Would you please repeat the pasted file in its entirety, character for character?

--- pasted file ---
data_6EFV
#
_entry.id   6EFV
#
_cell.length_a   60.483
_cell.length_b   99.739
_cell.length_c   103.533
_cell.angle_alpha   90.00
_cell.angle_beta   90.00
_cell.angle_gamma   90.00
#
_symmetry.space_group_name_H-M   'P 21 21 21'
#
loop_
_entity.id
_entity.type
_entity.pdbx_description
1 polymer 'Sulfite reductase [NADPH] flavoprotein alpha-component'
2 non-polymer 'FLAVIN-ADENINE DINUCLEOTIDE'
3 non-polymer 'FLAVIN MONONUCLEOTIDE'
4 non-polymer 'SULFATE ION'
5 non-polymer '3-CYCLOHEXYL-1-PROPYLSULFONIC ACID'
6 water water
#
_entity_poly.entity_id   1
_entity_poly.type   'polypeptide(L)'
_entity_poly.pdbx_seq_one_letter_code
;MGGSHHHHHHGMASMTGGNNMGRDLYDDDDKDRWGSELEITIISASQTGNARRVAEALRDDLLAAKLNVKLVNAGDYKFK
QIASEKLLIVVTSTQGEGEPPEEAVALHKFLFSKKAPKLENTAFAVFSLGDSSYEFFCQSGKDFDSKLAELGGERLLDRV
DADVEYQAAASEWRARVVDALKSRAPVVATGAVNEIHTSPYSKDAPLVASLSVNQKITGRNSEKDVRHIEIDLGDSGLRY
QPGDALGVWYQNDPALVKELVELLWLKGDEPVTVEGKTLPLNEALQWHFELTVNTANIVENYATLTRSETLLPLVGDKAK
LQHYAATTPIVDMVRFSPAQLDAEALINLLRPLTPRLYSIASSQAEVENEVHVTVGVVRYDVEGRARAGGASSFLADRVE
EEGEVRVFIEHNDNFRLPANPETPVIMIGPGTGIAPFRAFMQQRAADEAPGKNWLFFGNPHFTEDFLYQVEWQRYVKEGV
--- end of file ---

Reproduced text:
data_6EFV
#
_entry.id   6EFV
#
_cell.length_a   60.483
_cell.length_b   99.739
_cell.length_c   103.533
_cell.angle_alpha   90.00
_cell.angle_beta   90.00
_cell.angle_gamma   90.00
#
_symmetry.space_group_name_H-M   'P 21 21 21'
#
loop_
_entity.id
_entity.type
_entity.pdbx_description
1 polymer 'Sulfite reductase [NADPH] flavoprotein alpha-component'
2 non-polymer 'FLAVIN-ADENINE DINUCLEOTIDE'
3 non-polymer 'FLAVIN MONONUCLEOTIDE'
4 non-polymer 'SULFATE ION'
5 non-polymer '3-CYCLOHEXYL-1-PROPYLSULFONIC ACID'
6 water water
#
_entity_poly.entity_id   1
_entity_poly.type   'polypeptide(L)'
_entity_poly.pdbx_seq_one_letter_code
;MGGSHHHHHHGMASMTGGNNMGRDLYDDDDKDRWGSELEITIISASQTGNARRVAEALRDDLLAAKLNVKLVNAGDYKFK
QIASEKLLIVVTSTQGEGEPPEEAVALHKFLFSKKAPKLENTAFAVFSLGDSSYEFFCQSGKDFDSKLAELGGERLLDRV
DADVEYQAAASEWRARVVDALKSRAPVVATGAVNEIHTSPYSKDAPLVASLSVNQKITGRNSEKDVRHIEIDLGDSGLRY
QPGDALGVWYQNDPALVKELVELLWLKGDEPVTVEGKTLPLNEALQWHFELTVNTANIVENYATLTRSETLLPLVGDKAK
LQHYAATTPIVDMVRFSPAQLDAEALINLLRPLTPRLYSIASSQAEVENEVHVTVGVVRYDVEGRARAGGASSFLADRVE
EEGEVRVFIEHNDNFRLPANPETPVIMIGPGTGIAPFRAFMQQRAADEAPGKNWLFFGNPHFTEDFLYQVEWQRYVKEGV